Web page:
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Splendor (Acquire-To-Zendo)

 ๐Ÿ’Ž In The Sky With Diamonds...

2014, 2-4 players
Complexity: light

Set in the Italian Renaissance, Splendor is game about collecting gems, acquiring mining and transportation rights, and building a jewelry supply chain. But mostly it's a eurogame about buying cards and building a tableau.

Let's See It In Action

In Splendor, you and up to three friends will take on the role of gem merchants, dealing in gems that are red, black, white, green, or blue. On your turn, you can either take gems from the supply or spend your gems to acquire cards.

The supply of gems is determined by the number of players. If you're taking gems, you have two options: you can take three gems of three different colors, or you can take two of the same color--but only if there are at least four of that color in the supply. If you end up with more than ten, you have to discard down at the end of your turn. In addition to the five gem types, there is gold which acts as a wild, but it can only be taken when you reserve a card--that is, taking a card from the market and setting it to the side where only you can purchase it.

If you want to purchase a card, either from the market or from your reserve, you simply pay the cost in gems, returning them from your personal play area back to the general supply. Every card you purchase is added to your tableau and has a gem printed on the top of it. Some also have victory points.

Cards in your tableau may also be used to purchase cards, but they don't leave your play area, meaning they effectively lower the cost of other cards. For example, in the above picture, the player has cards giving them green, black, and white gems. If that player wanted to purchase a card that costs one white, one red, and three black (as seen in the picture above that), they would only have to spend one red and two black, because they have cards providing them with a white and a black already. As your tableau grows, you are able to buy more and more expensive cards, which have increasing amounts of victory points on them.

The other source of victory points are the nobles, who will come and visit you (bestowing their points) if you have cards in your tableau matching the condition on their token. For example, the noble on the left above will visit if and only if your tableau contains at least four blue and four green cards.

Play continues until one player has amassed fifteen victory points, at which point the round finishes out and whoever has the most points is the winner.

As in real life...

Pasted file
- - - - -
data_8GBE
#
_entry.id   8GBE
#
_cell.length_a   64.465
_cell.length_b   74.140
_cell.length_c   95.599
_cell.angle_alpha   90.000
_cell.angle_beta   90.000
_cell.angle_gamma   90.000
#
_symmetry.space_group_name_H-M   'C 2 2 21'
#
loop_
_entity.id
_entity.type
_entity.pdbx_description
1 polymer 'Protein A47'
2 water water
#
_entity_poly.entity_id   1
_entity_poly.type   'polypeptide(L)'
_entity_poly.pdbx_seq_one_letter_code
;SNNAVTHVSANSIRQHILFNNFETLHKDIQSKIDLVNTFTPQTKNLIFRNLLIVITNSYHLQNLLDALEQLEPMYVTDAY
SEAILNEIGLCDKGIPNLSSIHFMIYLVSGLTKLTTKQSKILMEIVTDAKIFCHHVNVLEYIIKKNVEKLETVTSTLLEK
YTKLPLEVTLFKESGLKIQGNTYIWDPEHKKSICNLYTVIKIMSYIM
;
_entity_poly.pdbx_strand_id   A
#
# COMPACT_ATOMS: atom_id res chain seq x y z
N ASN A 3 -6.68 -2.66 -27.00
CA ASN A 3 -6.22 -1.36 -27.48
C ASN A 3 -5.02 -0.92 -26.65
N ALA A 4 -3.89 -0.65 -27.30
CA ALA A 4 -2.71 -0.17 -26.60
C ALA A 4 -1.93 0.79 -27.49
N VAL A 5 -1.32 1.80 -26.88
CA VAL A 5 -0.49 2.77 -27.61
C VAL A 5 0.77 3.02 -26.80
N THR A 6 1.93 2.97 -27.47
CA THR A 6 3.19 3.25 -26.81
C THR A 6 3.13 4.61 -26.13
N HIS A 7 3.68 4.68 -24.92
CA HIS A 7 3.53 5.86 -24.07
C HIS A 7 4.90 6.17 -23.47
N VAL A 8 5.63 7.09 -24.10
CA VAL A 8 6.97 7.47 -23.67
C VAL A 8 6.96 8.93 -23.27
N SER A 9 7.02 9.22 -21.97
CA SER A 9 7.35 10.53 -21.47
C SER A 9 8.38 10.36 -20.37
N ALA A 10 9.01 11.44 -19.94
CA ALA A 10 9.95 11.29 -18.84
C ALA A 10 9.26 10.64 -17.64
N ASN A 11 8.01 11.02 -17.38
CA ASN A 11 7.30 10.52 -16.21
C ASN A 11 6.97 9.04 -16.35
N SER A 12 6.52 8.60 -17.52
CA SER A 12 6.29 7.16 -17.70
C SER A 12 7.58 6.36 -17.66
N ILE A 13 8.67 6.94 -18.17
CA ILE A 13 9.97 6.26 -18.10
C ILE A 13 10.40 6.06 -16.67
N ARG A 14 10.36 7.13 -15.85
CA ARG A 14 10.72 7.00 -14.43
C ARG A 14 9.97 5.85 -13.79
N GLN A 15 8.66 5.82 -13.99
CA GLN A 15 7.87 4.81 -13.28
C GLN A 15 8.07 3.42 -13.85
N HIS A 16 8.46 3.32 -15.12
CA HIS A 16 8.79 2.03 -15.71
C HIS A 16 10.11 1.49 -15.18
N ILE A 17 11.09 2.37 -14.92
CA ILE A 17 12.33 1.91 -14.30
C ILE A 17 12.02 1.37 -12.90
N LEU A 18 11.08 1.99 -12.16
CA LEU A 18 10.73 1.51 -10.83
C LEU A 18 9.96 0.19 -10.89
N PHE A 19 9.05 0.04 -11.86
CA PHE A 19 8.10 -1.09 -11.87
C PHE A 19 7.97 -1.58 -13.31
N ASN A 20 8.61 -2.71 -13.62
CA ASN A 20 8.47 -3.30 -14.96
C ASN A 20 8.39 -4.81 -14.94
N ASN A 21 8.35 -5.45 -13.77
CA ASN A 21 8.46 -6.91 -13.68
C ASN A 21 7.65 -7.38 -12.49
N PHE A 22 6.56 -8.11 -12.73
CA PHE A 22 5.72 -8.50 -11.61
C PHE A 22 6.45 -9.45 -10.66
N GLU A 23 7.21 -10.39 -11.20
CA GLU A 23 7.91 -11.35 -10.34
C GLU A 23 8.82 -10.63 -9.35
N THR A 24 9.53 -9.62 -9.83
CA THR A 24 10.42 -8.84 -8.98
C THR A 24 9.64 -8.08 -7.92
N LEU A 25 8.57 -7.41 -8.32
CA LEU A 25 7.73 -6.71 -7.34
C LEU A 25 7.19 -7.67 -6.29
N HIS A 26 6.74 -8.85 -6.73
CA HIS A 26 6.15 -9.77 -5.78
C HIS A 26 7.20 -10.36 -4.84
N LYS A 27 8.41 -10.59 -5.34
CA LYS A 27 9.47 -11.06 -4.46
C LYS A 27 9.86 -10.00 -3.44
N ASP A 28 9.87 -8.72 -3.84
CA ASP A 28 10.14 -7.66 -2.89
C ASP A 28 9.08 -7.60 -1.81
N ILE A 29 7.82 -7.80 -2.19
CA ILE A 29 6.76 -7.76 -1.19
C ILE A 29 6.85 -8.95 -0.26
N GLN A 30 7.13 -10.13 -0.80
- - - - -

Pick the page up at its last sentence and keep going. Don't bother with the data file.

What Makes It So Good?

Splendor is a simple game that plays very quickly. I played it with my six-year-old and he only needed minimal coaching (and he cleaned my clock, for whatever that's worth). The mechanics are straightforward and the very stripped-down. In the tradition of the classic eurogame, you can learn everything you need to know about it in a few minutes, but then spend many playthroughs optimizing your strategy.

Indeed, the real joy of this game is in figuring out how to ramp up your engine, as in a game like Dominion. There's not a ton of player interaction--you're mostly just racing towards the victory condition. Honestly, it reminds me most of Mario Kart, where you can play time trials over and over again searching for the best way to shave a few seconds your time. It can be quite addictive.

What's Not To Like?

There's not a lot of variety or player interaction--whether that's a feature or a bug is going to be at the discretion of the player.

Is It Expansible?

There is a collection of expansion content called Cities Of Splendor that contains four different gameplay variations--and from what I understand they are not intended to be mixed. I have not personally played them, but I hear they're quite good. There's a Marvel reskin of the game that players going after Infinity Gems because of course there is.

There's also a digital edition with a pretty good AI, if you just want to play it over and over again and really hone your ramp.

Final Thoughts

Splendor is a quick, easy-to-learn tableau/engine builder that balances stripped down mechanics against a healthy amount of strategic depth.

Tune in next week when we embrace party-game chaos in space with Star Fluxx...

In Acquire-To-Zendo, Kurt is going through his favorite board games in alphabetical order. Read the explainer or see more posts.


Kathy Schrenk said…
This is pretty much my current favorite game. Unfortunately I found that the expansions added nothing. We played each once and the box has sat unopened ever since.

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